Facebook can be an incredibly effective platform for reaching a defined audience. In fact, other than Google, I don’t think there’s a better one out there. The ability to target your posts or ads not only based on the location and demographics of your target audience, but on its interests and behaviours, is incredibly powerful.
But before we dive into Facebook’s proficiencies as a marketing communications platform, let’s get some of the basics out of the way. Here are four simple tips every organization should keep in mind when using Facebook to distribute video.
Tip 1: Get Personal
Facebook is all about making and strengthening connections with people, and that applies to organizations too. Whenever possible, use Facebook video to show the human side of your operation.
Get in front of the camera. Introduce yourself and your team. Keep it natural. Remember that Facebook is primarily a place people go for entertainment and connection with friends and family, so save the scripted corporate video for LinkedIn (actually, don’t bother with a corporate video at all).
You may feel a bit vulnerable, but aim to connect on a human level and show off your organization’s personality, charm, and quirks. We’ve all got them. That’s what makes us human.
Tip 2: Upload to Facebook
This is a bit more on the technical side, but one very important tip when using Facebook is to upload your video directly to Facebook, rather than pasting a link to YouTube on your Facebook page.
Why is this important? Facebook is investing seriously in video right now, and they’re competing directly with YouTube. Their news feed algorithm is prioritizing video uploaded natively to Facebook, which means more reach for you, and a much higher chance your video is going to be seen by your audience.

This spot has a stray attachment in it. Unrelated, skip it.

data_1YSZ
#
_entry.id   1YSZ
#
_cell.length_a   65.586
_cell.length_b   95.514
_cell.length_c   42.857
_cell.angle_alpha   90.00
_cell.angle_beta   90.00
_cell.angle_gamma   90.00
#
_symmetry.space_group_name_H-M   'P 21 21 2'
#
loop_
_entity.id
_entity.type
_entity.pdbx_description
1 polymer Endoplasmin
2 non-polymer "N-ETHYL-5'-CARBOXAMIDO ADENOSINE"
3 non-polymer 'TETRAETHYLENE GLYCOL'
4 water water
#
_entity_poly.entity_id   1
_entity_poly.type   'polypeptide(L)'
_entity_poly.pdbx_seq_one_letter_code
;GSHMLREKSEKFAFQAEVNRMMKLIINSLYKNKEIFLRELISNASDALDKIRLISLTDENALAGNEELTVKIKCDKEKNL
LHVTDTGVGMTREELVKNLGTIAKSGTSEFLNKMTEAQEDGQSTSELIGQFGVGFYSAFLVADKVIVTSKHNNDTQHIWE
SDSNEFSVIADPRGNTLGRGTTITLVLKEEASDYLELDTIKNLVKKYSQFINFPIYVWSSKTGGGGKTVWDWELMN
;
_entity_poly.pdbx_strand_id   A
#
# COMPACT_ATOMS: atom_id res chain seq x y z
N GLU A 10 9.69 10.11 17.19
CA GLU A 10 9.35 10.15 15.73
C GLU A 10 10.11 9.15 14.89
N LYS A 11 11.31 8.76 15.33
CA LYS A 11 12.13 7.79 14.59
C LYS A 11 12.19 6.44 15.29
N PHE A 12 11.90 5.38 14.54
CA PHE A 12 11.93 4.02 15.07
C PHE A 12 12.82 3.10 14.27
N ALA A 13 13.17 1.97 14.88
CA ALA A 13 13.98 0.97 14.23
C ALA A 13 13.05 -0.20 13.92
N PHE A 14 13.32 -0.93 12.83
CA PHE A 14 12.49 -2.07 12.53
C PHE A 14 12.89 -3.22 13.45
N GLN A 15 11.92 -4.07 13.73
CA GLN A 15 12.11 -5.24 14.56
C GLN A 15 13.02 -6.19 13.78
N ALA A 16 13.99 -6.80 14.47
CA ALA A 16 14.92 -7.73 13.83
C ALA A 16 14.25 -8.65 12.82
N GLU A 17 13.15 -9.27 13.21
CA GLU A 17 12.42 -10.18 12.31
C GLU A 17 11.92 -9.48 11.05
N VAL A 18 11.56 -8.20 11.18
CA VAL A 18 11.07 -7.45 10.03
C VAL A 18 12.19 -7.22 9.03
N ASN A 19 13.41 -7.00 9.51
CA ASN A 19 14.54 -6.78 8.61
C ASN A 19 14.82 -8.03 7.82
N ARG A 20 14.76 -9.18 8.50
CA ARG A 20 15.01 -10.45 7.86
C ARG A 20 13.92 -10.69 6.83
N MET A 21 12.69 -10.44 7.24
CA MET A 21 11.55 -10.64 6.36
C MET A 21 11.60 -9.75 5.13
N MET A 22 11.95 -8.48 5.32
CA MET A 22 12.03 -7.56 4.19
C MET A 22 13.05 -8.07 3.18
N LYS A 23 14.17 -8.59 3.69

So by all means, continue to upload all your videos to YouTube. But do a separate upload to Facebook, and build up that library of great video content.
Tip 3: Get Moving
When Facebook introduced videos that start playing automatically in the News Feed, it opened up some incredible opportunities for marketers.
The auto-play feature brings your Facebook content to life – the movement and motion of video is a huge draw, and Facebook is reporting way more engagement now that videos automatically start playing in the news feed.
Another valuable feature Facebook has introduced is the view count, which everyone can now see. Not only does this give marketers a quick way to see how well their video is performing, but it also helps people discover popular videos.
Remember – motion and emotion are two huge reasons why video should be a major part of your content marketing strategy. As Mark D’Arcy, chief creative officer for Facebook’s Creative Shop, said, “We are only just starting to unlock the potential of sight, sound and motion in a feed-driven world.”
Tip 4: Think Mobile
Facebook’s strategy with video is to think mobile first, and now more than 65% of video views are on mobile. So how does this affect your content marketing?
One thing we always ask a client when we’re planning a video is, “Where is your audience when they’re watching your video?” Are they at work or at home? Are they watching it at a live corporate event or from the comfort of their couch? The answers to these questions have a huge impact on how we develop a video. Length, script, tone and visual cues all change based on where we think the audience is watching the video.
That’s why the surge in mobile views is important. Facebook users have short attention spans, and as we see an increase in mobile views, that attention span is going to get shorter. That doesn’t mean the video content can’t have substance; it might just mean that substance is spread across four 60-second videos instead of one four-minute video. It means we have to develop visual hooks to get attention as the user is scrolling down their news feed.
By thinking mobile as we’re developing video content, we’ll avoid the trap of producing videos the way we did in 2005. Things have changed, and your audience is moving.
I hope you find these tips useful. I’ll write more about using Facebook as a marketing communication platform in a future post, and I’ll explore its ability to promote understanding of complex subject matter and drive behavioural change.